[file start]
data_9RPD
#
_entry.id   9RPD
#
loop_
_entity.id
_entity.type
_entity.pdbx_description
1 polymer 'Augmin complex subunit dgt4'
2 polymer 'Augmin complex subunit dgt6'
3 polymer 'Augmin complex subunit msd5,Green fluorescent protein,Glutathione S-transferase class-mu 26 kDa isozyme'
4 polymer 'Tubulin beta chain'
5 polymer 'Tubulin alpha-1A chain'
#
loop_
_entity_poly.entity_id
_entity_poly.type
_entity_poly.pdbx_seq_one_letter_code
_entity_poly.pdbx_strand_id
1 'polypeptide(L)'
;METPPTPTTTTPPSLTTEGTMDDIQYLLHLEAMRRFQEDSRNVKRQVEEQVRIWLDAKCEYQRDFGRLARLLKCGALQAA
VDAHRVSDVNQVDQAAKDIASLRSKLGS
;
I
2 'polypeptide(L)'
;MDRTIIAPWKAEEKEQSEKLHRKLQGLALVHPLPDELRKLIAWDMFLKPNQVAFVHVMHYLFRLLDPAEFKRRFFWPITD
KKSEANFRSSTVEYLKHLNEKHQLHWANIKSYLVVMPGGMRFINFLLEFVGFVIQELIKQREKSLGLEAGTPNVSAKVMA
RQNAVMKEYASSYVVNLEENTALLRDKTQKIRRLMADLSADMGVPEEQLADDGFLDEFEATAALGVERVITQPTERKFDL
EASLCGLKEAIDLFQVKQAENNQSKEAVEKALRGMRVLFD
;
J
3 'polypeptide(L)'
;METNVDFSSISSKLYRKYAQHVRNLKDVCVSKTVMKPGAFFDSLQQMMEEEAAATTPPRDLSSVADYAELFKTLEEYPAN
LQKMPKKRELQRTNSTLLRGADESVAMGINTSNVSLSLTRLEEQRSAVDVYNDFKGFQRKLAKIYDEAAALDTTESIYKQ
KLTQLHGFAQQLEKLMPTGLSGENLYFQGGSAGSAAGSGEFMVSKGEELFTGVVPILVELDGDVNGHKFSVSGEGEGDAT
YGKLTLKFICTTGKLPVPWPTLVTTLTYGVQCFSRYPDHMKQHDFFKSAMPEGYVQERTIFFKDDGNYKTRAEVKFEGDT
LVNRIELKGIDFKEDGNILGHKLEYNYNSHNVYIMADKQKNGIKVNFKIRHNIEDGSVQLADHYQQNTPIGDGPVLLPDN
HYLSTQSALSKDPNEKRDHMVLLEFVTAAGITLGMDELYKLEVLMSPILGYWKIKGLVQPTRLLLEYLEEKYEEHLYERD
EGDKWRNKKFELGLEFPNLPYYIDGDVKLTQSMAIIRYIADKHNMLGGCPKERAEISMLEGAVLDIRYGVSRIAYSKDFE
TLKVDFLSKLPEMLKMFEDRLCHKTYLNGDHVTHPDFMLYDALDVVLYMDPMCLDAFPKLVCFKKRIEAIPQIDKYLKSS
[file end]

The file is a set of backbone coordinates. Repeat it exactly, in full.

data_9RPD
#
_entry.id   9RPD
#
loop_
_entity.id
_entity.type
_entity.pdbx_description
1 polymer 'Augmin complex subunit dgt4'
2 polymer 'Augmin complex subunit dgt6'
3 polymer 'Augmin complex subunit msd5,Green fluorescent protein,Glutathione S-transferase class-mu 26 kDa isozyme'
4 polymer 'Tubulin beta chain'
5 polymer 'Tubulin alpha-1A chain'
#
loop_
_entity_poly.entity_id
_entity_poly.type
_entity_poly.pdbx_seq_one_letter_code
_entity_poly.pdbx_strand_id
1 'polypeptide(L)'
;METPPTPTTTTPPSLTTEGTMDDIQYLLHLEAMRRFQEDSRNVKRQVEEQVRIWLDAKCEYQRDFGRLARLLKCGALQAA
VDAHRVSDVNQVDQAAKDIASLRSKLGS
;
I
2 'polypeptide(L)'
;MDRTIIAPWKAEEKEQSEKLHRKLQGLALVHPLPDELRKLIAWDMFLKPNQVAFVHVMHYLFRLLDPAEFKRRFFWPITD
KKSEANFRSSTVEYLKHLNEKHQLHWANIKSYLVVMPGGMRFINFLLEFVGFVIQELIKQREKSLGLEAGTPNVSAKVMA
RQNAVMKEYASSYVVNLEENTALLRDKTQKIRRLMADLSADMGVPEEQLADDGFLDEFEATAALGVERVITQPTERKFDL
EASLCGLKEAIDLFQVKQAENNQSKEAVEKALRGMRVLFD
;
J
3 'polypeptide(L)'
;METNVDFSSISSKLYRKYAQHVRNLKDVCVSKTVMKPGAFFDSLQQMMEEEAAATTPPRDLSSVADYAELFKTLEEYPAN
LQKMPKKRELQRTNSTLLRGADESVAMGINTSNVSLSLTRLEEQRSAVDVYNDFKGFQRKLAKIYDEAAALDTTESIYKQ
KLTQLHGFAQQLEKLMPTGLSGENLYFQGGSAGSAAGSGEFMVSKGEELFTGVVPILVELDGDVNGHKFSVSGEGEGDAT
YGKLTLKFICTTGKLPVPWPTLVTTLTYGVQCFSRYPDHMKQHDFFKSAMPEGYVQERTIFFKDDGNYKTRAEVKFEGDT
LVNRIELKGIDFKEDGNILGHKLEYNYNSHNVYIMADKQKNGIKVNFKIRHNIEDGSVQLADHYQQNTPIGDGPVLLPDN
HYLSTQSALSKDPNEKRDHMVLLEFVTAAGITLGMDELYKLEVLMSPILGYWKIKGLVQPTRLLLEYLEEKYEEHLYERD
EGDKWRNKKFELGLEFPNLPYYIDGDVKLTQSMAIIRYIADKHNMLGGCPKERAEISMLEGAVLDIRYGVSRIAYSKDFE
TLKVDFLSKLPEMLKMFEDRLCHKTYLNGDHVTHPDFMLYDALDVVLYMDPMCLDAFPKLVCFKKRIEAIPQIDKYLKSS